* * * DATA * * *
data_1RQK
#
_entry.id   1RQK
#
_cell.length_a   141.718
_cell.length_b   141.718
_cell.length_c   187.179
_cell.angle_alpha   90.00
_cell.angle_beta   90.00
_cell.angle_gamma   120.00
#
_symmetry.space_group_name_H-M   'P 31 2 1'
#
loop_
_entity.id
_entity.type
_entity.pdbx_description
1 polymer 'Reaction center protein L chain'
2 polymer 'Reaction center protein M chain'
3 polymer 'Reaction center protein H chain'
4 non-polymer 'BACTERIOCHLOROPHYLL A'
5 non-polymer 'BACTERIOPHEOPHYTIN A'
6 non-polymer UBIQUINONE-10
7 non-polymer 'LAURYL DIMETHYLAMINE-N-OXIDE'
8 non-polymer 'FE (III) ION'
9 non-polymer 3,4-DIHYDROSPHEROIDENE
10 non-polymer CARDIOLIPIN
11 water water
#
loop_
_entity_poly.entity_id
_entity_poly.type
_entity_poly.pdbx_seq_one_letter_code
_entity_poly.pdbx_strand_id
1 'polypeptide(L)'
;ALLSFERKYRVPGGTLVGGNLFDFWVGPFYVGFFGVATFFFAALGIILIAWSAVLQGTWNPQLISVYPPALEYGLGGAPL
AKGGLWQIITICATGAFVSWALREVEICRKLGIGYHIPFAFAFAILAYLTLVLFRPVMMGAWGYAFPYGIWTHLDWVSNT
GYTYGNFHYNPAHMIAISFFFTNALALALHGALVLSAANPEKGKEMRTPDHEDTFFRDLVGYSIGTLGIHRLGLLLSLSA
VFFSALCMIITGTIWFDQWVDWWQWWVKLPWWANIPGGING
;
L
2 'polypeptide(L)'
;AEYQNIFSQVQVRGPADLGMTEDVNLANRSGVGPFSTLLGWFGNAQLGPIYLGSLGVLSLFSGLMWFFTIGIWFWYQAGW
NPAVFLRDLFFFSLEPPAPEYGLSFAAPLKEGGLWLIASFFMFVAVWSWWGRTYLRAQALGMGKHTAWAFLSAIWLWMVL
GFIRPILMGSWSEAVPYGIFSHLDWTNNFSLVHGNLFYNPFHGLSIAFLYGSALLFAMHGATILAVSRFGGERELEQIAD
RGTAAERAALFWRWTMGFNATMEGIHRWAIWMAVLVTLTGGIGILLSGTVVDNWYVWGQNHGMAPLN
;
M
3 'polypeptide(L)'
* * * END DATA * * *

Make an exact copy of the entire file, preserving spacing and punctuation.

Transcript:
data_1RQK
#
_entry.id   1RQK
#
_cell.length_a   141.718
_cell.length_b   141.718
_cell.length_c   187.179
_cell.angle_alpha   90.00
_cell.angle_beta   90.00
_cell.angle_gamma   120.00
#
_symmetry.space_group_name_H-M   'P 31 2 1'
#
loop_
_entity.id
_entity.type
_entity.pdbx_description
1 polymer 'Reaction center protein L chain'
2 polymer 'Reaction center protein M chain'
3 polymer 'Reaction center protein H chain'
4 non-polymer 'BACTERIOCHLOROPHYLL A'
5 non-polymer 'BACTERIOPHEOPHYTIN A'
6 non-polymer UBIQUINONE-10
7 non-polymer 'LAURYL DIMETHYLAMINE-N-OXIDE'
8 non-polymer 'FE (III) ION'
9 non-polymer 3,4-DIHYDROSPHEROIDENE
10 non-polymer CARDIOLIPIN
11 water water
#
loop_
_entity_poly.entity_id
_entity_poly.type
_entity_poly.pdbx_seq_one_letter_code
_entity_poly.pdbx_strand_id
1 'polypeptide(L)'
;ALLSFERKYRVPGGTLVGGNLFDFWVGPFYVGFFGVATFFFAALGIILIAWSAVLQGTWNPQLISVYPPALEYGLGGAPL
AKGGLWQIITICATGAFVSWALREVEICRKLGIGYHIPFAFAFAILAYLTLVLFRPVMMGAWGYAFPYGIWTHLDWVSNT
GYTYGNFHYNPAHMIAISFFFTNALALALHGALVLSAANPEKGKEMRTPDHEDTFFRDLVGYSIGTLGIHRLGLLLSLSA
VFFSALCMIITGTIWFDQWVDWWQWWVKLPWWANIPGGING
;
L
2 'polypeptide(L)'
;AEYQNIFSQVQVRGPADLGMTEDVNLANRSGVGPFSTLLGWFGNAQLGPIYLGSLGVLSLFSGLMWFFTIGIWFWYQAGW
NPAVFLRDLFFFSLEPPAPEYGLSFAAPLKEGGLWLIASFFMFVAVWSWWGRTYLRAQALGMGKHTAWAFLSAIWLWMVL
GFIRPILMGSWSEAVPYGIFSHLDWTNNFSLVHGNLFYNPFHGLSIAFLYGSALLFAMHGATILAVSRFGGERELEQIAD
RGTAAERAALFWRWTMGFNATMEGIHRWAIWMAVLVTLTGGIGILLSGTVVDNWYVWGQNHGMAPLN
;
M
3 'polypeptide(L)'